Brazil's president has ordered the armed forces to help fight a record number of forest fires in the Amazon.
A decree issued by President Jair Bolsonaro authorises the deployment of soldiers in nature reserves, indigenous lands and border areas in the region.
However, he has so far insisted the fires in a region often called 'the Lungs of the World' are an internal matter for Brazil, and for its affected neighbours.
The announcement comes after intense pressure and building criticism of Brazil's handling of the crisis from European leaders.
The issue is to be discussed at a summit of G7 leaders in France this weekend.
The French president Emmanuel Macron said the crisis must top the agenda.
He said he would not ratify the EU-Mercosur pact while President Jair Bolsonaro maintained his current, denialist stance on climate change.
Ireland also said it would not ratify the huge trade deal with South American nations unless Brazil did more to tackle the blazes.
Finland's finance minister called on the EU to consider banning Brazilian beef imports.
Finland is currently president of the Council of the EU - a role which is rotated among member states every six months.
A senior director at the UN Convention on Climate Change, Martin Frick, said the fires could have major repercussions for the rest of the planet.
"Big wildfires are a disaster for the planet. They're releasing thousands and millions of tonnes of CO2 into the atmosphere.
"But also in the short term, they're putting big amounts of black carbon smoke into the atmosphere - a big health hazard for people who live in the vicinity, but also a strong driver of climate change."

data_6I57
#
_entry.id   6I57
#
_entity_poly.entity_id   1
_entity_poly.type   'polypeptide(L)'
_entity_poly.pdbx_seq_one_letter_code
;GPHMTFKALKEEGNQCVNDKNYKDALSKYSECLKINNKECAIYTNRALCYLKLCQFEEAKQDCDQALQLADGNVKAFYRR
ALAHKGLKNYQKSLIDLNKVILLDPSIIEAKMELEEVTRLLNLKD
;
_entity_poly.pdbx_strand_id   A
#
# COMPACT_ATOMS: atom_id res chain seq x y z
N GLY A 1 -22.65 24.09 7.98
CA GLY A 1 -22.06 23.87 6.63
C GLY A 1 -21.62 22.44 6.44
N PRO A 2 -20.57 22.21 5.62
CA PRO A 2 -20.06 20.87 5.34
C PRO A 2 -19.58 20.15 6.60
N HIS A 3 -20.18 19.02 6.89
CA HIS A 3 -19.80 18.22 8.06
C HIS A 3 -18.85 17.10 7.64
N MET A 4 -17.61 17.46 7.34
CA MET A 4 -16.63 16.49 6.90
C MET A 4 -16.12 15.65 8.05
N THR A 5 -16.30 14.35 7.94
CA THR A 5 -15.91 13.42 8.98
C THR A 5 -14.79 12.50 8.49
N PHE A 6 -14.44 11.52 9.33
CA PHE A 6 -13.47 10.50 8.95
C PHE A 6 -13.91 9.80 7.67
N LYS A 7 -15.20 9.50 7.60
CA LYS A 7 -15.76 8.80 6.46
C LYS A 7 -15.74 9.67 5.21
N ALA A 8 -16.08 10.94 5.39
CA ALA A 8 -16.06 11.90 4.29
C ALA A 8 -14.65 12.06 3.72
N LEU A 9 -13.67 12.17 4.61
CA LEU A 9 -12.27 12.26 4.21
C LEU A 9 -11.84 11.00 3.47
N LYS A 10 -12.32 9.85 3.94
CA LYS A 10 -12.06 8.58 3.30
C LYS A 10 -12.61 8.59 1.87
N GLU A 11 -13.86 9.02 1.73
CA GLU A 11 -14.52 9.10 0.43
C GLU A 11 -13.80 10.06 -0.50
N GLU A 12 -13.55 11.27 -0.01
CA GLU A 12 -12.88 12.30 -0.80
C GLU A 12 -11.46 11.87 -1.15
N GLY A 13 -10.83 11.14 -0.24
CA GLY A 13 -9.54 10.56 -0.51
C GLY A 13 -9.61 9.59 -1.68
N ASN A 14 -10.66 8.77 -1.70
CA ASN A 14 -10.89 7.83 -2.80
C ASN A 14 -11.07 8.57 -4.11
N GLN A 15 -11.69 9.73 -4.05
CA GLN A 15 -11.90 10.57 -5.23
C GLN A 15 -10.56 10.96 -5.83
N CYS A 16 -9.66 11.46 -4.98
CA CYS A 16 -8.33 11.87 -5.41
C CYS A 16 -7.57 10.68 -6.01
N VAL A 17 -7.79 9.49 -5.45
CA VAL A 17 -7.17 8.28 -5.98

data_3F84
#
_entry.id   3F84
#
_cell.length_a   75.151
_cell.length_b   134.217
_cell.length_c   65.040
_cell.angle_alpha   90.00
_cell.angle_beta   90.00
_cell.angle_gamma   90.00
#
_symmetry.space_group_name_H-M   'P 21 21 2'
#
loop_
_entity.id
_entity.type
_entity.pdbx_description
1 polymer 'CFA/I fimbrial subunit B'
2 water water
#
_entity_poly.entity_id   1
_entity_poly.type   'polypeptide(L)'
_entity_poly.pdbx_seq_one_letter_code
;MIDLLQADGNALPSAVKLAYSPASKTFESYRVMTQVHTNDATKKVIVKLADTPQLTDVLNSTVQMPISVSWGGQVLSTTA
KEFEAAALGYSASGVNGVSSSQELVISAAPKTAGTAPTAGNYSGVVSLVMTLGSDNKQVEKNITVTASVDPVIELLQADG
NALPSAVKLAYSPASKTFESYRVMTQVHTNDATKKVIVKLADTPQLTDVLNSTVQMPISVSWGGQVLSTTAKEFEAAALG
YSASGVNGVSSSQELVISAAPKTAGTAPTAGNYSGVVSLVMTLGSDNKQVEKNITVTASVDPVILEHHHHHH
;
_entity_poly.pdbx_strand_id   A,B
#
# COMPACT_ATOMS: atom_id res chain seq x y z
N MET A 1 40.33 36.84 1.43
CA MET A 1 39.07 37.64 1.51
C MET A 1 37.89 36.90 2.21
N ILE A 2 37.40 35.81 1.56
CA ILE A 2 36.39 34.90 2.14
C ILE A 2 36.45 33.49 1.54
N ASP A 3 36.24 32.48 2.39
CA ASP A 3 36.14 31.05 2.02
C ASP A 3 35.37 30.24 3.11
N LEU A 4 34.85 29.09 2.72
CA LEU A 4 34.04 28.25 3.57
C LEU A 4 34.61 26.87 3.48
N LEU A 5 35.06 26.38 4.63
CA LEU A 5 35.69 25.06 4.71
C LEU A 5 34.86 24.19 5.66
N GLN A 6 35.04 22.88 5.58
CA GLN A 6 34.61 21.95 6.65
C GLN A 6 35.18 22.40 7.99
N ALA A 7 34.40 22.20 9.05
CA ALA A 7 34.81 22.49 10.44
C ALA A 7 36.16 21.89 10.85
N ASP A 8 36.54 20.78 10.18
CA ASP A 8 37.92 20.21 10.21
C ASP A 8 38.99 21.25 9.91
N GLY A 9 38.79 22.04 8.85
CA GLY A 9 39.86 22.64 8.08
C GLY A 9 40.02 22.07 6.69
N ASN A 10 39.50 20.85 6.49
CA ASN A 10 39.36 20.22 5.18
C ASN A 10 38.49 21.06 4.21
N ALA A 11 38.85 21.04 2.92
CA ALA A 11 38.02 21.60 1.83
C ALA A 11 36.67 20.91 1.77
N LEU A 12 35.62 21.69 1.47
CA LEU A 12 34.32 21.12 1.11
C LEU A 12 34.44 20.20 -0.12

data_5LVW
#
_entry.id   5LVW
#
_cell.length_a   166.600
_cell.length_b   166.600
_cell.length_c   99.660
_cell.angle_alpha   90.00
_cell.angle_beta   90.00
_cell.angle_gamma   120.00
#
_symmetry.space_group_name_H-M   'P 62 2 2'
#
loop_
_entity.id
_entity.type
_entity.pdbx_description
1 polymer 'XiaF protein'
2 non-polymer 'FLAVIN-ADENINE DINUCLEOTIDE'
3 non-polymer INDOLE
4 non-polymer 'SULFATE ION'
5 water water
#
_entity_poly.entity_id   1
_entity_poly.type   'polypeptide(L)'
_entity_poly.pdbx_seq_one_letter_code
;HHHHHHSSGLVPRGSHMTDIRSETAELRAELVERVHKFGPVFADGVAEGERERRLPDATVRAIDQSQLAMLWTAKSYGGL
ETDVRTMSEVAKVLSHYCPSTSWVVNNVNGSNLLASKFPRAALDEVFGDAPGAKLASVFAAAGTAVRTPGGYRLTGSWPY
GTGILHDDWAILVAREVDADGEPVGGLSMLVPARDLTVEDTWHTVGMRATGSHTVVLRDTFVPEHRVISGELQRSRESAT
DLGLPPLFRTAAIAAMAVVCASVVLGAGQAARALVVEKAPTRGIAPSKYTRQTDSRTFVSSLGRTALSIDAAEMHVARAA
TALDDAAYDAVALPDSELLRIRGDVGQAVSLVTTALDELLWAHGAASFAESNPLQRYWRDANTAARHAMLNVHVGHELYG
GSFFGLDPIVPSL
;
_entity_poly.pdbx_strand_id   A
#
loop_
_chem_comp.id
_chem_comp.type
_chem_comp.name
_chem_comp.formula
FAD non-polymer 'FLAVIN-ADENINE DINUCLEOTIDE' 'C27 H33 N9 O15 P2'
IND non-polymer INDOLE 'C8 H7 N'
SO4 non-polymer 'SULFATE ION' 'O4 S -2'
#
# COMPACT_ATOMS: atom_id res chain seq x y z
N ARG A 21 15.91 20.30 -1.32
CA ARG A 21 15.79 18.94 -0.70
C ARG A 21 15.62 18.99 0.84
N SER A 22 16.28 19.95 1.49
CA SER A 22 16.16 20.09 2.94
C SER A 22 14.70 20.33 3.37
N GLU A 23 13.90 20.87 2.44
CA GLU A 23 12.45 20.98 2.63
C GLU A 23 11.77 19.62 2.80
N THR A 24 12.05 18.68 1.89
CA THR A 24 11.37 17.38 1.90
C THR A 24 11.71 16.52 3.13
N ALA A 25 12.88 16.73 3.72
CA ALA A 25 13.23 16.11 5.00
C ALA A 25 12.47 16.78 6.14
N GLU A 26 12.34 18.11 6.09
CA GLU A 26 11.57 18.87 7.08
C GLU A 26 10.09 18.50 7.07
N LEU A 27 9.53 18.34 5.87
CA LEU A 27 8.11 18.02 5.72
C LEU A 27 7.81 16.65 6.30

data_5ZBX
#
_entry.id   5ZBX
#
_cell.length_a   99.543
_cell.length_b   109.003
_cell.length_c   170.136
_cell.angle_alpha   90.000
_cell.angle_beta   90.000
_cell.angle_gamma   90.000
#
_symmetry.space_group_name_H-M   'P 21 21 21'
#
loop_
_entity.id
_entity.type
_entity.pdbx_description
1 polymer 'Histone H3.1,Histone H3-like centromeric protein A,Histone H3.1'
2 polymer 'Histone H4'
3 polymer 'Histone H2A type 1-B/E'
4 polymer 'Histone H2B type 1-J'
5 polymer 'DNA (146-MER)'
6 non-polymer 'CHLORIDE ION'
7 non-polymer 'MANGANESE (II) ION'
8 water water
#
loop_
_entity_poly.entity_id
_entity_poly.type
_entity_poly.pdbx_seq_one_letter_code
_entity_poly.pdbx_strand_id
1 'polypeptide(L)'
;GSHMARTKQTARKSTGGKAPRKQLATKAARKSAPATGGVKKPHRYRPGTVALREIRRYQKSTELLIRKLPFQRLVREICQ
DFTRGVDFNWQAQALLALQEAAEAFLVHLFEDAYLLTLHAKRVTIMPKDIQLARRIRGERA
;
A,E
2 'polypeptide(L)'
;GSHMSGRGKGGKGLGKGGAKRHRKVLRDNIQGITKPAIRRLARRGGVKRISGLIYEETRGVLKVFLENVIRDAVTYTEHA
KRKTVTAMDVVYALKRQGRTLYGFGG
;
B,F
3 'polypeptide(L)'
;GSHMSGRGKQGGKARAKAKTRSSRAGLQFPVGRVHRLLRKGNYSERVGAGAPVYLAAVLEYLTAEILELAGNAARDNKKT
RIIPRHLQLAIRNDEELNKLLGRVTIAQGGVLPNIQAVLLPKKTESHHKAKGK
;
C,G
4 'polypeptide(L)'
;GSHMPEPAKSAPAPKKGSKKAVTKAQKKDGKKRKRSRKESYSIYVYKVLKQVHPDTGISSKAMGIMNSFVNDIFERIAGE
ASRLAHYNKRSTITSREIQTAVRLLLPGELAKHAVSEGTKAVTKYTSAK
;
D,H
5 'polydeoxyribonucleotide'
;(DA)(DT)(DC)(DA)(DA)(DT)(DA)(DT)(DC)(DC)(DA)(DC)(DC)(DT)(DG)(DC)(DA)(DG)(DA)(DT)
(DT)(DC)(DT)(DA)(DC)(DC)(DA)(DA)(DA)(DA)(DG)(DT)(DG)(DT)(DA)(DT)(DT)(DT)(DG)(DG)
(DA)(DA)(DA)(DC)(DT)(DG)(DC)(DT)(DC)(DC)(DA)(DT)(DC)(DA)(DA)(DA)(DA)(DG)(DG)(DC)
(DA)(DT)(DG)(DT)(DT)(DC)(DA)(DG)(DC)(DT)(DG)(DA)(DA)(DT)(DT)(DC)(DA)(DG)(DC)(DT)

Environmental groups have called for protests in cities across Brazil on Friday to demand action to combat the fires.
Hundreds of protesters also gathered outside the Brazilian embassies around the world, including in London, Berlin, Mumbai, Paris and Buenos Aires.
"We can't stand around waiting for the sky to turn black all the way here in London too," protester Laura Villares House, 33, told BBC Brasil.
Brazilians living in New Zealand are welcoming the intervention by foreign governments.
Fabiola Stevenson is organising a demonstration outside her country's embassy in Wellington early next month.
"We want international agencies to help - Amazon is not just Brazilian anymore, it's the world's forest that sucks up at least a fourth of the 2.5 billion of carbon a year, that are emitted. So it's everybody's problem now."
Ms Stevenson is also calling on multinational companies to halt all plans to destroy the rainforest to make way for crops and mining.
Why does the Amazon matter?
The largest rainforest in the world, the Amazon is a vital carbon store that slows down the pace of global warming.
It is known as the "lungs of the world" and is home to about three million species of plants and animals, and one million indigenous people.
UN Secretary-General Antonio Guterres tweeted on Thursday: "In the midst of the global climate crisis, we cannot afford more damage to a major source of oxygen and biodiversity. The Amazon must be protected."
How bad are the fires and who is responsible for them?
Satellite data published by the National Institute for Space Research (Inpe) has shown an increase of 85 percent this year in fires across Brazil, most of them in the Amazon region.
Mr Bolsonaro has brushed off the latest data, arguing that it was the season of the "queimada", when farmers burn land to clear it before planting.
However, Inpe has noted that the number of fires is not in line with those normally reported during the dry season.
Wildfires often occur in the dry season in Brazil, but they are also deliberately started in efforts to illegally deforest land for cattle ranching.
Conservationists say Mr Bolsonaro has encouraged loggers and farmers to clear the land.
During his campaign, he pledged to limit fines for damaging the rainforest and to weaken the influence of the environmental agency.
Mr Bolsonaro has suggested that non-governmental organisations (NGOs) started the fires, but admitted he had no evidence for this claim. In comments on Thursday, he acknowledged that farmers might be involved in setting fires in the region, according to Reuters news agency.
US space agency Nasa, meanwhile, has said that overall fire activity across the Amazon basin this year has been close to the average compared to the past 15 years.
-BBC / RNZ